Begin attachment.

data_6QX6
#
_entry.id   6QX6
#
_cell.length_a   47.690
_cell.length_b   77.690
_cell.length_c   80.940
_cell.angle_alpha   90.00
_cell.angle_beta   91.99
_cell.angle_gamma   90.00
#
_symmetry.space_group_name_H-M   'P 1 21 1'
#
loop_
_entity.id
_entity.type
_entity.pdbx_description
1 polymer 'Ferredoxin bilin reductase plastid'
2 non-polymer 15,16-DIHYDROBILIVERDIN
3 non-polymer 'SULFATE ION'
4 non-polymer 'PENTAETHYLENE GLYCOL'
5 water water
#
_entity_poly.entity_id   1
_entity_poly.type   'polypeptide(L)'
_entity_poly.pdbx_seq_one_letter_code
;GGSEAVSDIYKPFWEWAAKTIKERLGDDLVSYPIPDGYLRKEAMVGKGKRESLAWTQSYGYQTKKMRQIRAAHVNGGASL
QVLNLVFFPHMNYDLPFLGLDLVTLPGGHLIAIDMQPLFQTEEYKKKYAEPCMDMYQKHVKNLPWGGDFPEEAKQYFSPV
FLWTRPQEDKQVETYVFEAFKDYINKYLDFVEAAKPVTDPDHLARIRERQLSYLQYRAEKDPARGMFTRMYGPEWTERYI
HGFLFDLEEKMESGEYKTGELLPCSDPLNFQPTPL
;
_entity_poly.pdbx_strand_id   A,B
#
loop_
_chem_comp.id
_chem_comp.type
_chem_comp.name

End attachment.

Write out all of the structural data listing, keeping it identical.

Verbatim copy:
data_6QX6
#
_entry.id   6QX6
#
_cell.length_a   47.690
_cell.length_b   77.690
_cell.length_c   80.940
_cell.angle_alpha   90.00
_cell.angle_beta   91.99
_cell.angle_gamma   90.00
#
_symmetry.space_group_name_H-M   'P 1 21 1'
#
loop_
_entity.id
_entity.type
_entity.pdbx_description
1 polymer 'Ferredoxin bilin reductase plastid'
2 non-polymer 15,16-DIHYDROBILIVERDIN
3 non-polymer 'SULFATE ION'
4 non-polymer 'PENTAETHYLENE GLYCOL'
5 water water
#
_entity_poly.entity_id   1
_entity_poly.type   'polypeptide(L)'
_entity_poly.pdbx_seq_one_letter_code
;GGSEAVSDIYKPFWEWAAKTIKERLGDDLVSYPIPDGYLRKEAMVGKGKRESLAWTQSYGYQTKKMRQIRAAHVNGGASL
QVLNLVFFPHMNYDLPFLGLDLVTLPGGHLIAIDMQPLFQTEEYKKKYAEPCMDMYQKHVKNLPWGGDFPEEAKQYFSPV
FLWTRPQEDKQVETYVFEAFKDYINKYLDFVEAAKPVTDPDHLARIRERQLSYLQYRAEKDPARGMFTRMYGPEWTERYI
HGFLFDLEEKMESGEYKTGELLPCSDPLNFQPTPL
;
_entity_poly.pdbx_strand_id   A,B
#
loop_
_chem_comp.id
_chem_comp.type
_chem_comp.name